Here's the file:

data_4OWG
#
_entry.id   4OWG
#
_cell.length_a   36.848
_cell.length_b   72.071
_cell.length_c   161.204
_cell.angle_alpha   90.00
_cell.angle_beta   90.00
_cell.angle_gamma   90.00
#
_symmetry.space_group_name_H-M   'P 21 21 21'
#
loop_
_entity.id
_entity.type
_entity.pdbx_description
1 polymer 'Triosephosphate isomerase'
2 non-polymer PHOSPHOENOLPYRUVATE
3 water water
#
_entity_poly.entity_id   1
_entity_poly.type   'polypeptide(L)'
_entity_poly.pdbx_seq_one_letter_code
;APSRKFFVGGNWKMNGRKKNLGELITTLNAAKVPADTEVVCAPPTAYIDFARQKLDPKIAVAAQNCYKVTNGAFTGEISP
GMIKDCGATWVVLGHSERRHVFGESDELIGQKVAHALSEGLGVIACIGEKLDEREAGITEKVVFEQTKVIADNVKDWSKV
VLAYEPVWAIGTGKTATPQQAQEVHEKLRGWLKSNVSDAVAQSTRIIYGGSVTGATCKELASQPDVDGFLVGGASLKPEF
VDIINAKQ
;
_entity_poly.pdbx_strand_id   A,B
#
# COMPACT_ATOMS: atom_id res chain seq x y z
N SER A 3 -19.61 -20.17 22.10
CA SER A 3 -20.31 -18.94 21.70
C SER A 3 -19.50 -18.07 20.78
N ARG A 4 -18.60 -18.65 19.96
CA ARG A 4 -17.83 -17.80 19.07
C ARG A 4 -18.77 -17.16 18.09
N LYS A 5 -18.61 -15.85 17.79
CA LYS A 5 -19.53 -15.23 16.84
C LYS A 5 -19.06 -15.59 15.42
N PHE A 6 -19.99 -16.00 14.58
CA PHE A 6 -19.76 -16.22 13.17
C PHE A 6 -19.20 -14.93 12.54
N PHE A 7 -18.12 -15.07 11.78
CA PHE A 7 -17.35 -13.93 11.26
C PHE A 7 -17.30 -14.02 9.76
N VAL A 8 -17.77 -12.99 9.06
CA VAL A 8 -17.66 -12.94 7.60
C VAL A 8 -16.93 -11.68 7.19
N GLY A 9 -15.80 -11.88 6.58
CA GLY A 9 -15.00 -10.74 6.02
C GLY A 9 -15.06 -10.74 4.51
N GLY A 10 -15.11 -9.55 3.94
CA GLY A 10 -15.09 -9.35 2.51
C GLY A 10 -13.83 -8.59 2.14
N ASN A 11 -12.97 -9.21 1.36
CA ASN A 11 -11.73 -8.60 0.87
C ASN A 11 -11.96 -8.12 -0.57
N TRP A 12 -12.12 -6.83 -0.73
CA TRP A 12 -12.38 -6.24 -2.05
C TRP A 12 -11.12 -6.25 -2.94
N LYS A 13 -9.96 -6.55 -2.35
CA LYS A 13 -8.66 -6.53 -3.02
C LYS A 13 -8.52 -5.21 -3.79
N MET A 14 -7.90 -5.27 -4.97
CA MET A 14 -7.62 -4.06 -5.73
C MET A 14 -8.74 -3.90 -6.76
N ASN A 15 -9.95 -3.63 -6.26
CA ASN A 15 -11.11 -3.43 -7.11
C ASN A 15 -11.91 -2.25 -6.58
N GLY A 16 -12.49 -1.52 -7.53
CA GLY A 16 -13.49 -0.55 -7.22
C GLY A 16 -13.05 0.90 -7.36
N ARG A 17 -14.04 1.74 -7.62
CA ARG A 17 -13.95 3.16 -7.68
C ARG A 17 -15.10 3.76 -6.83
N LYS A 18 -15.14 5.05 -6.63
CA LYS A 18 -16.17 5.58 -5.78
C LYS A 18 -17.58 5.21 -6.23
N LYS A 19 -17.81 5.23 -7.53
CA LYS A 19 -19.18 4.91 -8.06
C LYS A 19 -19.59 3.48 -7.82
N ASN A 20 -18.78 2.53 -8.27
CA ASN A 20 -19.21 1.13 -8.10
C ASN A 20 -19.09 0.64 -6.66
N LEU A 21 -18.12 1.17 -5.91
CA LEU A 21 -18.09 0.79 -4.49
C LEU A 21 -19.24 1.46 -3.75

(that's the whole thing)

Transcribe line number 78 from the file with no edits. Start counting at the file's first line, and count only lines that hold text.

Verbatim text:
N LYS A 18 -15.14 5.05 -6.63